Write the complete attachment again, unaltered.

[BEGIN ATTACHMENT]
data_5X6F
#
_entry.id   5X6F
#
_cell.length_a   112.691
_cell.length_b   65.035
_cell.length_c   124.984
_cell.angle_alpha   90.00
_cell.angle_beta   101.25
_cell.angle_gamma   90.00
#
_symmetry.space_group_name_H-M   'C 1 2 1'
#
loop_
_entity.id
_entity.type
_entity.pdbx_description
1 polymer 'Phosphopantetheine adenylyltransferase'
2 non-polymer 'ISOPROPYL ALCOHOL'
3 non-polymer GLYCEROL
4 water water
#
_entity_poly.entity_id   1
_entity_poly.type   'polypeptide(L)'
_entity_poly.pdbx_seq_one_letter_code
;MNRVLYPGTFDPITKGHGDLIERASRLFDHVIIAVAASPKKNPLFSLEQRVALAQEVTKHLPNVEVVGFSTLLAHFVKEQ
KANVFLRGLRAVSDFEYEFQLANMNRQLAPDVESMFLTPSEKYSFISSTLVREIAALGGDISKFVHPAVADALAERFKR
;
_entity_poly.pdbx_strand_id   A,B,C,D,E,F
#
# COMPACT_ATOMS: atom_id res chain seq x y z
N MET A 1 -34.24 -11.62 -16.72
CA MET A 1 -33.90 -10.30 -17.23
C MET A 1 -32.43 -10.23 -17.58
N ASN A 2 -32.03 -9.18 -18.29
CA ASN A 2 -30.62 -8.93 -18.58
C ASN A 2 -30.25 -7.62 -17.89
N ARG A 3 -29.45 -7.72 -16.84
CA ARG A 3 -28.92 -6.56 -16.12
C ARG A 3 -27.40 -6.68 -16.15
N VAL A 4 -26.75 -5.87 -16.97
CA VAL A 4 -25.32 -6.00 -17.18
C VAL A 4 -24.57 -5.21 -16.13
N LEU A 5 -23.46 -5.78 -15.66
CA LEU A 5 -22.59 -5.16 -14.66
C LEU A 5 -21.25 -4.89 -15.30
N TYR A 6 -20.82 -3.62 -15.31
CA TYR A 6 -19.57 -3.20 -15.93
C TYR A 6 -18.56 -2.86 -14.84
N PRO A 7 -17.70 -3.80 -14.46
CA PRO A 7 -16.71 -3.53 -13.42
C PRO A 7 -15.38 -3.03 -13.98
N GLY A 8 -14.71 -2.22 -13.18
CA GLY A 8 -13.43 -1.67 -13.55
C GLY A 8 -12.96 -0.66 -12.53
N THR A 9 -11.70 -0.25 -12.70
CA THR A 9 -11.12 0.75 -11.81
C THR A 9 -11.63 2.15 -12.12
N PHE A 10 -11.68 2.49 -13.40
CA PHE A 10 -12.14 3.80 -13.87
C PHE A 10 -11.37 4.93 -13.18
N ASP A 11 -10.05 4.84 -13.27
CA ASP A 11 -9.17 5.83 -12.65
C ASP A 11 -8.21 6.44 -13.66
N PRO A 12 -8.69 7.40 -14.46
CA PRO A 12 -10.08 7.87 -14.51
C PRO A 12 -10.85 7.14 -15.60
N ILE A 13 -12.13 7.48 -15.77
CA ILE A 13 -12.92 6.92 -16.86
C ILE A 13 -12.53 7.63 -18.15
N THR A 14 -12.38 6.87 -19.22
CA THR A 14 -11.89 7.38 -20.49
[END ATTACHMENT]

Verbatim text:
data_5X6F
#
_entry.id   5X6F
#
_cell.length_a   112.691
_cell.length_b   65.035
_cell.length_c   124.984
_cell.angle_alpha   90.00
_cell.angle_beta   101.25
_cell.angle_gamma   90.00
#
_symmetry.space_group_name_H-M   'C 1 2 1'
#
loop_
_entity.id
_entity.type
_entity.pdbx_description
1 polymer 'Phosphopantetheine adenylyltransferase'
2 non-polymer 'ISOPROPYL ALCOHOL'
3 non-polymer GLYCEROL
4 water water
#
_entity_poly.entity_id   1
_entity_poly.type   'polypeptide(L)'
_entity_poly.pdbx_seq_one_letter_code
;MNRVLYPGTFDPITKGHGDLIERASRLFDHVIIAVAASPKKNPLFSLEQRVALAQEVTKHLPNVEVVGFSTLLAHFVKEQ
KANVFLRGLRAVSDFEYEFQLANMNRQLAPDVESMFLTPSEKYSFISSTLVREIAALGGDISKFVHPAVADALAERFKR
;
_entity_poly.pdbx_strand_id   A,B,C,D,E,F
#
# COMPACT_ATOMS: atom_id res chain seq x y z
N MET A 1 -34.24 -11.62 -16.72
CA MET A 1 -33.90 -10.30 -17.23
C MET A 1 -32.43 -10.23 -17.58
N ASN A 2 -32.03 -9.18 -18.29
CA ASN A 2 -30.62 -8.93 -18.58
C ASN A 2 -30.25 -7.62 -17.89
N ARG A 3 -29.45 -7.72 -16.84
CA ARG A 3 -28.92 -6.56 -16.12
C ARG A 3 -27.40 -6.68 -16.15
N VAL A 4 -26.75 -5.87 -16.97
CA VAL A 4 -25.32 -6.00 -17.18
C VAL A 4 -24.57 -5.21 -16.13
N LEU A 5 -23.46 -5.78 -15.66
CA LEU A 5 -22.59 -5.16 -14.66
C LEU A 5 -21.25 -4.89 -15.30
N TYR A 6 -20.82 -3.62 -15.31
CA TYR A 6 -19.57 -3.20 -15.93
C TYR A 6 -18.56 -2.86 -14.84
N PRO A 7 -17.70 -3.80 -14.46
CA PRO A 7 -16.71 -3.53 -13.42
C PRO A 7 -15.38 -3.03 -13.98
N GLY A 8 -14.71 -2.22 -13.18
CA GLY A 8 -13.43 -1.67 -13.55
C GLY A 8 -12.96 -0.66 -12.53
N THR A 9 -11.70 -0.25 -12.70
CA THR A 9 -11.12 0.75 -11.81
C THR A 9 -11.63 2.15 -12.12
N PHE A 10 -11.68 2.49 -13.40
CA PHE A 10 -12.14 3.80 -13.87
C PHE A 10 -11.37 4.93 -13.18
N ASP A 11 -10.05 4.84 -13.27
CA ASP A 11 -9.17 5.83 -12.65
C ASP A 11 -8.21 6.44 -13.66
N PRO A 12 -8.69 7.40 -14.46
CA PRO A 12 -10.08 7.87 -14.51
C PRO A 12 -10.85 7.14 -15.60
N ILE A 13 -12.13 7.48 -15.77
CA ILE A 13 -12.92 6.92 -16.86
C ILE A 13 -12.53 7.63 -18.15
N THR A 14 -12.38 6.87 -19.22
CA THR A 14 -11.89 7.38 -20.49